Diabetes and hearing loss
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Diabetes and Hearing Loss. Purpose of Presentation. To make diabetes educators aware of the link of diabetes to hearing loss and the need for intervention: Hearing loss and chronic disease/ototoxic meds Why does hearing loss occurs with diabetes

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Diabetes and Hearing Loss

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Diabetes and Hearing Loss

Purpose of Presentation

  • To make diabetes educators aware of the link of diabetes to hearing loss and the need for intervention:

    • Hearing loss and chronic disease/ototoxic meds

    • Why does hearing loss occurs with diabetes

    • What is the impact of hearing loss on quality of life issues

    • What are the recommendations for Patients with Diabetes,

      in light of hearing loss

Chronic Disease with Secondary Hearing Loss

  • A. Diabetes

  • B. Thyroid disease (hypothyroidism)

  • C. Multiple sclerosis

  • D. Chronic Renal Disease

  • E. Cardiovascular Disease

  • F. Alport’s Syndrome

  • G. Paget’s Disease

  • H. Cogan’s Syndrome

  • I. Dementia

Chronic Kidney Disease & Hearing Loss

  • Association of CKD & Hearing Loss Known for Decades

  • Kidney & StriaVascularis of Cochlea Share Physiologic, Ultrastructual and Antigenic Similarities

  • Diabetes Often Results in Chronic Renal Disease

  • Therefore, the Link Between Diabetes and Hearing Loss May Be Indirect but Exists

Vasculature of the Ear

Blood Vessels of the Inner Ear

Arteries of the Middle Ear

Comorbidity of Diabetes and other Health Issues

  • Heart Problems

  • Balance Issues

  • Vision Impairment

  • Hearing Loss

  • Neuropathy/Pain Management

Medicines and Your Diabetes Patients

Pain management

Infection control

Hormone replacement

Fluid retention

Cancer chemotherapy

Who is checking your patient’s hearing when they use these medicines?

Ototoxic Drugs

  • A. Aminoglycoside Antibiotics (mycin drugs)

  • B. Loop Inhibiting Diuretics (lasix, furosemide)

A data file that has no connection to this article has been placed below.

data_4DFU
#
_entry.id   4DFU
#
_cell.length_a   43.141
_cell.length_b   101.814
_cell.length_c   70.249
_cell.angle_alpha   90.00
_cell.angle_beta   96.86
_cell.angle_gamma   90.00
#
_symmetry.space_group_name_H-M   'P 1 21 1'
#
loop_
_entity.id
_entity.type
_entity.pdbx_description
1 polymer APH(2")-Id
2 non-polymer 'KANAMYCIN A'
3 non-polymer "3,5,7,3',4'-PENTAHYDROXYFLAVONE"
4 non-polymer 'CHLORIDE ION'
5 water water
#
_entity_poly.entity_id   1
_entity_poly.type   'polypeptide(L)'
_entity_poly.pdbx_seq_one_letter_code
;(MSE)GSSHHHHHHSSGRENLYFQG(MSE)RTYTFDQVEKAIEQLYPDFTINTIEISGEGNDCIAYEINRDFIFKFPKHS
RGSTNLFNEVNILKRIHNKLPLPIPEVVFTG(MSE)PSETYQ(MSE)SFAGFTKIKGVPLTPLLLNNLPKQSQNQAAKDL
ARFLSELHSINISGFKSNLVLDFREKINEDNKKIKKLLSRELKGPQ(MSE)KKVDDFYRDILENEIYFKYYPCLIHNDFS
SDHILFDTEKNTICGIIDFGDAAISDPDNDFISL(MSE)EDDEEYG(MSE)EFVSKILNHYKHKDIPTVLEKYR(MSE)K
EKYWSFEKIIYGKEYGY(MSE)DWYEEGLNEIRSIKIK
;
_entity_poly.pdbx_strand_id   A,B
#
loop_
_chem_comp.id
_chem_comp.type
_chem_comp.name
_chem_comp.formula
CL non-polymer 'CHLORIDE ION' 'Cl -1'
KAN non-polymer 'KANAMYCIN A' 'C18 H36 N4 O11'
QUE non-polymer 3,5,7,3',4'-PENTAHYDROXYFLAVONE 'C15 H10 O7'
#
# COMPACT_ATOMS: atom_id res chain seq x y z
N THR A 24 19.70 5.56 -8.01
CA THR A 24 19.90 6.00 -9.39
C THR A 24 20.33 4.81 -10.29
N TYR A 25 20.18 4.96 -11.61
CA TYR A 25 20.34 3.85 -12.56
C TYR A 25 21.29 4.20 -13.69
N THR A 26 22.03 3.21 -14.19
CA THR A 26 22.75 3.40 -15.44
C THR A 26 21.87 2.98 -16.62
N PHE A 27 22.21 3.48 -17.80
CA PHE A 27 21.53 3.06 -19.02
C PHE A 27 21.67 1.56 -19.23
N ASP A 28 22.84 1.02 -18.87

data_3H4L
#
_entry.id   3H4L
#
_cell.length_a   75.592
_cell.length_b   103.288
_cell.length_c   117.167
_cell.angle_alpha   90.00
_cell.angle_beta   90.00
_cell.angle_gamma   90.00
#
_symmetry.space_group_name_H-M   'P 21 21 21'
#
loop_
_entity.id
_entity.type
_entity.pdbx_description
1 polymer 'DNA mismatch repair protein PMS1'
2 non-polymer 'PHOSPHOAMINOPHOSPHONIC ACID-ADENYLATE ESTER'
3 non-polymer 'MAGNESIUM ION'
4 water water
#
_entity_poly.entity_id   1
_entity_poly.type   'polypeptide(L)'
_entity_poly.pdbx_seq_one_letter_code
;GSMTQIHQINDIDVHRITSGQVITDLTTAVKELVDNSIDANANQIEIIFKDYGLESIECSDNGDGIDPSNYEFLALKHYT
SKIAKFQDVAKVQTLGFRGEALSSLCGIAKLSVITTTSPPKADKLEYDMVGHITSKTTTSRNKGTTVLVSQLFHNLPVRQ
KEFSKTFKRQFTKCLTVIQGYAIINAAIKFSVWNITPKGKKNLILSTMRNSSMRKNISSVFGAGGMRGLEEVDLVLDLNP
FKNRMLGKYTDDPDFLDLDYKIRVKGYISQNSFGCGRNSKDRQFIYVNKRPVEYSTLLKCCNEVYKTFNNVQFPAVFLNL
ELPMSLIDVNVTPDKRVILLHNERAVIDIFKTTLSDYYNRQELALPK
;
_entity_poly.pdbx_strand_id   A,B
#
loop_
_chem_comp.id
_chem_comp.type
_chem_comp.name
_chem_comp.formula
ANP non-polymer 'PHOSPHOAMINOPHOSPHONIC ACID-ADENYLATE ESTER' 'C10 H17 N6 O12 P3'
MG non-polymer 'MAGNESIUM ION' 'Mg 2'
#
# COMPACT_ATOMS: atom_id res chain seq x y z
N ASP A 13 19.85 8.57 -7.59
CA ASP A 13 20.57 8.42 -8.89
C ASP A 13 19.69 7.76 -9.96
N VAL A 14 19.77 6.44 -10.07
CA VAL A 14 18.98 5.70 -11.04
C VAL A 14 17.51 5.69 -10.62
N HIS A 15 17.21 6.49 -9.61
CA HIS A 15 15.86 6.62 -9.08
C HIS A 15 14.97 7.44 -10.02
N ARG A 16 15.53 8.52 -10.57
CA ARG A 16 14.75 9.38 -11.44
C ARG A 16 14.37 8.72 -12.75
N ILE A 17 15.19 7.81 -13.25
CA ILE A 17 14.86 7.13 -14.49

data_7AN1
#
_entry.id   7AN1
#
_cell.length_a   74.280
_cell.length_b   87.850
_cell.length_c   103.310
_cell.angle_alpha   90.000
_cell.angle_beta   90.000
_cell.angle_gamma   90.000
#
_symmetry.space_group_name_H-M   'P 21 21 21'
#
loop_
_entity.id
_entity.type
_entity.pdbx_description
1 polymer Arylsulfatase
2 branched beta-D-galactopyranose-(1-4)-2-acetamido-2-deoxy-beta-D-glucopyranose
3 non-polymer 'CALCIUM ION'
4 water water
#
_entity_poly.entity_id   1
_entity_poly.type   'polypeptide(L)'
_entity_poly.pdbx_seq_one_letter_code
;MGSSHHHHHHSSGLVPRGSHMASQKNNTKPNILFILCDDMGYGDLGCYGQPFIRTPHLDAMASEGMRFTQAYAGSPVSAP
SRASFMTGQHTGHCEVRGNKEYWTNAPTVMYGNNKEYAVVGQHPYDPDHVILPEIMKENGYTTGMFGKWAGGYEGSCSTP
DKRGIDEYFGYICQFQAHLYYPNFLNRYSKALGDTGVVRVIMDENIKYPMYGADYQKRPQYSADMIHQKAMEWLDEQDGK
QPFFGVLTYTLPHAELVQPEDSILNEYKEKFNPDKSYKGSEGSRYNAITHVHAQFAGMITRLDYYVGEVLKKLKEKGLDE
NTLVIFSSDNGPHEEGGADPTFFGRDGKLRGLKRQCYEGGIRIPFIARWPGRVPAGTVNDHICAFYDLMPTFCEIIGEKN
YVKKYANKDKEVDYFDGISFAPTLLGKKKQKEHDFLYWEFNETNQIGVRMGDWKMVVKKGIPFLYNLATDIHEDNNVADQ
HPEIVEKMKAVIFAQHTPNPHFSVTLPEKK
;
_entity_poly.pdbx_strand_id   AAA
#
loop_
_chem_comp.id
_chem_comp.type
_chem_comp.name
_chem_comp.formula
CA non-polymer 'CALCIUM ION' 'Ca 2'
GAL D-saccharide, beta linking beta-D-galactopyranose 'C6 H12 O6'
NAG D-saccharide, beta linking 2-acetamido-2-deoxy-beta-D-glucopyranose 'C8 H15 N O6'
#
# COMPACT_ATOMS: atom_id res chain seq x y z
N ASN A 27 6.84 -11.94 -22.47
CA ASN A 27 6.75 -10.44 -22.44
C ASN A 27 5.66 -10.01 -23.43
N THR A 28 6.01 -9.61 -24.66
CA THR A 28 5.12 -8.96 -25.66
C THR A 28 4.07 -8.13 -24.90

• C. Salicylates (aspirin, darvon, darvocet)

  • D. Cancer Chemotherapy

  • Hormone Replacement treatment

  • E. Quinine

Diabetes and Hearing Loss

  • In people age 60 and older with type 2 diabetes:

    • High blood sugar causes tiny blood vessels in the inner ear to break, disrupting sound reception.

    • Associated balance problems may come from neuropathy

    • Mechanisms related to neuropathic or microvascular factors, inflammation, or hyperglycemia may be mediating the association of diabetes and hearing impairment (Bainbridge et al, 2010)

    • Significant hearing differences were at all

      frequencies for NIDDM subjects, but for IDDM subjects,

      differences were at 1,000 Hz and below, and

      10,000 Hz and above (Austin et al, 2009)

Detection, Identification, Diagnosis and Treatment of Hearing Loss

first step: screening in your office

Second step: refer to an audiologist

Third step: treatment and follow up

Fourth step: getting used to a new way of hearing

Effects of Untreated Hearing Loss

  • embarrassment, fatigue, irritability

  • tension/stress

  • avoidance of social activities

  • withdrawal from personal relationships

  • depression, negativism

  • danger to personal safety

  • social rejection by others

  • impaired memory and ability to learn new tasks

  • Poor job performance and reduced earning power

  • Diminished psychological and overall health

    (Better Hearing Institute, 2009)

Auditory Deprivation

  • Although we hear with our ears, it is the brain that is the true hearing organ

  • Over time, the brain’s ability to understand speech is often affected by hearing loss

  • Once the ability to understand is lost, that ability can be difficult, if not impossible, to regain

  • Wearing hearing instruments can assist the brain in keeping the ability to understand from being lost

Recommendations for Monitoring Hearing

  • Get a hearing test when first identified with diabetes

  • Ongoing assessment of hearing levels at least once a year

  • Encourage use of hearing aids if recommended

  • Seek an audiologist for comprehensive hearing services and monitoring

Improved Hearing Means:

  • Better family relationships and communication

    • Less isolation and less prone to depression

  • Better job performance

  • More energy/less stress

  • Better quality of life: involvement in church, family and group activities

Your Audiologist will:

  • Knows Your History & Meds

  • Watch For OtologicComplications

  • Refer to Primary or Specialty Care

  • Reinforce the Team Goals with Diabetes Educators

  • Swift Intervention for Malignant Otitis

NC Diabetes State Plan

  • Clinical Interventions

    • “Improve screening for and management of diabetes by encouraging healthcare providers to follow ADA guidelines, and include oral health and auditory screening as part of baseline assessments for people with diabetes.”

  • Counseling and Education

    • “Raise awareness about diabetes uncommon co-morbidities including hearing loss and sleep apnea.”

Resources: Hearing Screening

  • Questionnaires

    • Patient

    • Spouse

  • Test Equipment

    • Automated

  • Whisper test/Word test

Resources: Audiologists in NC

  • http://www. ncboeslpa.org

  • http://webportal.audiology.org/Custom/FindAnAudiologist.aspx

  • http://www.audiologist.org/audiologist-directory-search

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